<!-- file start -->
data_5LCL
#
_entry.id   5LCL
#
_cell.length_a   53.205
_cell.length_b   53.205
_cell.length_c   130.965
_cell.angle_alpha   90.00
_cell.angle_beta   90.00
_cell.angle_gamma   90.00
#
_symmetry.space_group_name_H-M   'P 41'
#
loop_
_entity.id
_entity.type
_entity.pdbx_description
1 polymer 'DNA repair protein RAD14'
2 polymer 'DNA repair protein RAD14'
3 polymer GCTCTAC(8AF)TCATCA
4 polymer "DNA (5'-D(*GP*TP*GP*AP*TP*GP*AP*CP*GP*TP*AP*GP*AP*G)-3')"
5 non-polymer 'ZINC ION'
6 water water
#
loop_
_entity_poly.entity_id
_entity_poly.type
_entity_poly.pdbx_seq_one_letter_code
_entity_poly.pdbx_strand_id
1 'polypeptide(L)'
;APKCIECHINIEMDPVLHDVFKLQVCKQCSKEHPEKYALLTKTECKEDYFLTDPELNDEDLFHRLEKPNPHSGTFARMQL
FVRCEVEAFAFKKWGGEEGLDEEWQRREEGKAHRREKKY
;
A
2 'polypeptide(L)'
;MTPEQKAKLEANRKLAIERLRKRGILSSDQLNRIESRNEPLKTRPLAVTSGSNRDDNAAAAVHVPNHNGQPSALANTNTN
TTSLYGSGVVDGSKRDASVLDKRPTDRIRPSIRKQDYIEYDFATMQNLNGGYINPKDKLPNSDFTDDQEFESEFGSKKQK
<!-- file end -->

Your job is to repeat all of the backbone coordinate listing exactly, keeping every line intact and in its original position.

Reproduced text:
data_5LCL
#
_entry.id   5LCL
#
_cell.length_a   53.205
_cell.length_b   53.205
_cell.length_c   130.965
_cell.angle_alpha   90.00
_cell.angle_beta   90.00
_cell.angle_gamma   90.00
#
_symmetry.space_group_name_H-M   'P 41'
#
loop_
_entity.id
_entity.type
_entity.pdbx_description
1 polymer 'DNA repair protein RAD14'
2 polymer 'DNA repair protein RAD14'
3 polymer GCTCTAC(8AF)TCATCA
4 polymer "DNA (5'-D(*GP*TP*GP*AP*TP*GP*AP*CP*GP*TP*AP*GP*AP*G)-3')"
5 non-polymer 'ZINC ION'
6 water water
#
loop_
_entity_poly.entity_id
_entity_poly.type
_entity_poly.pdbx_seq_one_letter_code
_entity_poly.pdbx_strand_id
1 'polypeptide(L)'
;APKCIECHINIEMDPVLHDVFKLQVCKQCSKEHPEKYALLTKTECKEDYFLTDPELNDEDLFHRLEKPNPHSGTFARMQL
FVRCEVEAFAFKKWGGEEGLDEEWQRREEGKAHRREKKY
;
A
2 'polypeptide(L)'
;MTPEQKAKLEANRKLAIERLRKRGILSSDQLNRIESRNEPLKTRPLAVTSGSNRDDNAAAAVHVPNHNGQPSALANTNTN
TTSLYGSGVVDGSKRDASVLDKRPTDRIRPSIRKQDYIEYDFATMQNLNGGYINPKDKLPNSDFTDDQEFESEFGSKKQK